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With: Emmanuelle Devos, Vincent Cassel, Olivier Gourmet, Olivier Perrier, Olivia Bonamy, Bernard Alane
Written by: Jacques Audiard, Tonino Benacquista
Directed by: Jacques Audiard
MPAA Rating: R for language, violence and some sexual content
Language: French with English subtitles
Running Time: 115
Date: 09/10/2001

Read My Lips (2002)

3 1/2 Stars (out of 4)

'Lips' Nervous

By Jeffrey M. Anderson

I've earned a reputation as a reviewer who will not tolerate disease-of-the-week flicks that use diseased or disabled people as a vehicle to prove something about nobility and greatness. Many critics fall for this kind of stuff time and again, ensuring that awful films like Rain Man, Forrest Gump and A Beautiful Mind steal the awards from genuinely artistic works.

But Read My Lips, which opens today at the Galaxy, is appealingly different. It features a deaf character whose deafness isn't a gimmick that will prove how much the filmmakers care or that they're great humanitarians. Her deafness is featured the way the color of her dress or her hairstyle might be featured. Of course, it's a character trait, but it's only one part of her, not the end-all, be-all.

The film opens with Carla (Emmanuelle Devos), a receptionist and a Jill-of-all-trades for a property development company. Aside from constantly answering the phone, she knows the ins and outs of the company and works like a dog doing most of the grunt work for her higher-paid, more respected co-workers. To rub it in, her desk is situated so that it becomes a catch-all for discarded and half-drunk coffee cups (some of which spill all over her papers).

Part of the problem is that Carla is partially deaf, though she can function normally with hearing aids. Because she reads lips, she knows her co-workers make fun of her behind her back. (Though she's fairly attractive, she carries herself in a shy, frumpish manner.)

After a fainting spell, Carla's boss allows her to hire some help. She asks the employment agency for someone well-groomed and nice-looking, but she gets a greasy ex-con named Paul (Vincent Cassel, from Brotherhood of the Wolf, The Crimson Rivers and Birthday Girl).

The two form a kind of bond, though not romantic at first. Paul allows the more vindictive side of Carla to come out, and Carla seems to have a kind of soothing effect on Paul, who seems to want to go straight this time.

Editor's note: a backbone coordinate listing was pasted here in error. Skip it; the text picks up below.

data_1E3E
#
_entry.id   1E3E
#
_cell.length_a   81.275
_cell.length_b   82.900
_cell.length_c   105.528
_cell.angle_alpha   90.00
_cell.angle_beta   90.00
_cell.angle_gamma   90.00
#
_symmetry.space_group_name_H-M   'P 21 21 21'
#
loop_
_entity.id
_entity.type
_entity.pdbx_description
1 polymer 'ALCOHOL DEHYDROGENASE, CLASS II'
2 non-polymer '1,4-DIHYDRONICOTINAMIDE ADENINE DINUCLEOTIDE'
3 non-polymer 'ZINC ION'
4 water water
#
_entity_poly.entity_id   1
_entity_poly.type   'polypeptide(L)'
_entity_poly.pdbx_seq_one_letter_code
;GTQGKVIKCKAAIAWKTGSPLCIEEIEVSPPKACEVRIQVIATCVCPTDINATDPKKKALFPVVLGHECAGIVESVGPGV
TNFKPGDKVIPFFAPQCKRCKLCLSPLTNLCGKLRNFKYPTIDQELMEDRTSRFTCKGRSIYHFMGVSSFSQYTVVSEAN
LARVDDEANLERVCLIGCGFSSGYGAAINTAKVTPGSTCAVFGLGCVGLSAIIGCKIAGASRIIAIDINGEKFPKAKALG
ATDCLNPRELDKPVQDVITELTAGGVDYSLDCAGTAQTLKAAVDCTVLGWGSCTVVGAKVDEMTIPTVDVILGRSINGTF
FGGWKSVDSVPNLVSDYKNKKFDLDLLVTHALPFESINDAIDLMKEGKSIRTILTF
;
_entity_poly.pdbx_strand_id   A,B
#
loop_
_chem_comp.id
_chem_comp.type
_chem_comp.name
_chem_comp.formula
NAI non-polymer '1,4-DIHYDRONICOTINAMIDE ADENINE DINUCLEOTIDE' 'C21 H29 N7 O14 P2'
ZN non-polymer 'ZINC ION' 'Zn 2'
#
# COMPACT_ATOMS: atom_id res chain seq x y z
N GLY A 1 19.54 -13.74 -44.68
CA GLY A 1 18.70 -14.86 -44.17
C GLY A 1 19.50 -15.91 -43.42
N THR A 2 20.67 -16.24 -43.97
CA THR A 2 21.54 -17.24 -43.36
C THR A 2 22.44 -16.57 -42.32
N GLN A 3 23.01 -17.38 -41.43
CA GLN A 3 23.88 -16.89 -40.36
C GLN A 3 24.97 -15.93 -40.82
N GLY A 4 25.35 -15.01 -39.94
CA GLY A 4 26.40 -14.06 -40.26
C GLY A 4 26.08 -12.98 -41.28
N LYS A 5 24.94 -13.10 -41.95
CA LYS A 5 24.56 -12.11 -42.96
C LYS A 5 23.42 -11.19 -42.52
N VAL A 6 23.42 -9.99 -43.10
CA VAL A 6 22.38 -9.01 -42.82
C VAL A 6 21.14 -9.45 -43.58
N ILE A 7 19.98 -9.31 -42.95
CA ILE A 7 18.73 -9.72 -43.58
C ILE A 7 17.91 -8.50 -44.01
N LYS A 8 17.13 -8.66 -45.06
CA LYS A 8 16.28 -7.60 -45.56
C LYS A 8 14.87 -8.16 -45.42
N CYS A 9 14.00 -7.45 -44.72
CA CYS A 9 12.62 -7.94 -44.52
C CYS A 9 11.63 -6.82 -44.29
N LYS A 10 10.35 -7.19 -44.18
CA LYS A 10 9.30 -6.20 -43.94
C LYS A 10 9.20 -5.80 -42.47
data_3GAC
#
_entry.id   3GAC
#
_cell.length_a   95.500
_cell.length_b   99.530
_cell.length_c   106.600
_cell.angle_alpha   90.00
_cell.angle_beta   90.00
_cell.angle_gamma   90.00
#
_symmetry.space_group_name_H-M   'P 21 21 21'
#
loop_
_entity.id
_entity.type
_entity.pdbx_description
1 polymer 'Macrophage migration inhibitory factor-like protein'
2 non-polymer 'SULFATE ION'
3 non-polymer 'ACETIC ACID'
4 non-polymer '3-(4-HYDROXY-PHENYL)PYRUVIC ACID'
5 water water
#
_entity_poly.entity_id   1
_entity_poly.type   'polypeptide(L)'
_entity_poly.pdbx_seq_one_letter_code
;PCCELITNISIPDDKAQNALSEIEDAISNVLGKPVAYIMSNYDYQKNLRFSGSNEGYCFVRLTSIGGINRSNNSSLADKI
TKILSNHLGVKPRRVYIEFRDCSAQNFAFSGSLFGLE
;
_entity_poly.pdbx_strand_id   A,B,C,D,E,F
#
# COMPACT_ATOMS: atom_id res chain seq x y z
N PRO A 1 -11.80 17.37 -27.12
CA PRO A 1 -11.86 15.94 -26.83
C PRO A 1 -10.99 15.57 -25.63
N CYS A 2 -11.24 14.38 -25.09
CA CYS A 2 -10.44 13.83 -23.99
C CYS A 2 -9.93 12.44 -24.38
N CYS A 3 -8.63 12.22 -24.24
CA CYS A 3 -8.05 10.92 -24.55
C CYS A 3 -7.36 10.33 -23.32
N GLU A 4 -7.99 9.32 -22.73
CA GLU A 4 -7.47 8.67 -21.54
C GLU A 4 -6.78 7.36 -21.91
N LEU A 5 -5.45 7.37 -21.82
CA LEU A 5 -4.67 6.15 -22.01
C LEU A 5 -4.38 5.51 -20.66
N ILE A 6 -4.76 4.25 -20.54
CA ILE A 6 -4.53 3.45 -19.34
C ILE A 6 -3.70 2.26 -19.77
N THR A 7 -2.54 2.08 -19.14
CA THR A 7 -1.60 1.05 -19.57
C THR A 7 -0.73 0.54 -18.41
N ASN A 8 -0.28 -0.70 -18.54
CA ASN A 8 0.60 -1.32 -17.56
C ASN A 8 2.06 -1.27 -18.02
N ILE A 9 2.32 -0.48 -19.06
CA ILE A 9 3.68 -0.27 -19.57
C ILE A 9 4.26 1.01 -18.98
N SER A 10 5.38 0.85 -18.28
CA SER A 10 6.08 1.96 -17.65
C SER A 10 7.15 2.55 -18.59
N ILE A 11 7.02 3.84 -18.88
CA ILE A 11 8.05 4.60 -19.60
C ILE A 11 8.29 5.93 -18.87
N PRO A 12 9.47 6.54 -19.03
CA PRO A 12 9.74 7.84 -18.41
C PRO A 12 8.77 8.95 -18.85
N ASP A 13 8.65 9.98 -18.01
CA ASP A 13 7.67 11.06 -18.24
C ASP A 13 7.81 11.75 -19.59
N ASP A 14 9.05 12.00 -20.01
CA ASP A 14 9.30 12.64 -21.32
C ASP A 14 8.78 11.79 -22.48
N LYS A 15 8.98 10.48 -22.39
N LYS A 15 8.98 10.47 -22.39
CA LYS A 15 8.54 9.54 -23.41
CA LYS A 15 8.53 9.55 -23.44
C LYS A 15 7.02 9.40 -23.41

Unfortunately, Paul has an outstanding debt dating from before his prison term, and he has to work double-time as a bartender in a mobster's club. He cooks up a plan that depends on Carla's help to raise the money faster.

Directed by Jacques Audiard, the talented writer behind disparate material such as Venus Beauty Institute and Baxter, the film has strangely hypnotic effect. Though it doesn't use overt cinematic tricks to suck you in, I found myself inside the movie without ever being aware of it. It's as if we're watching the story unfold through a window, never noticing we've fogged up the glass.

Though Read My Lips can be classified as a "thriller," it doesn't rely on adrenaline bursts or twisty puzzles. It helps that our two main characters are beautifully drawn and endlessly fascinating --not to mention, there are extraordinary performances by Devos (she won the French Cesar Award for Best Actress) and the ever-creepy Cassel.

It also helps that the movie never falls into the predictable "opposites attract" romantic pattern.

Finally, the deafness factor comes into play minimally. Though I knew it was possible, I can't tell you how refreshing it feels to finally see it on film. In fact, Read My Lips is so subtle, it didn't even occur to me that the film deftly avoided the "disease-of-the-week" whitewash until long after it was over.

If you want to be swept away by a truly engaging thriller this summer, Read My Lips is it.

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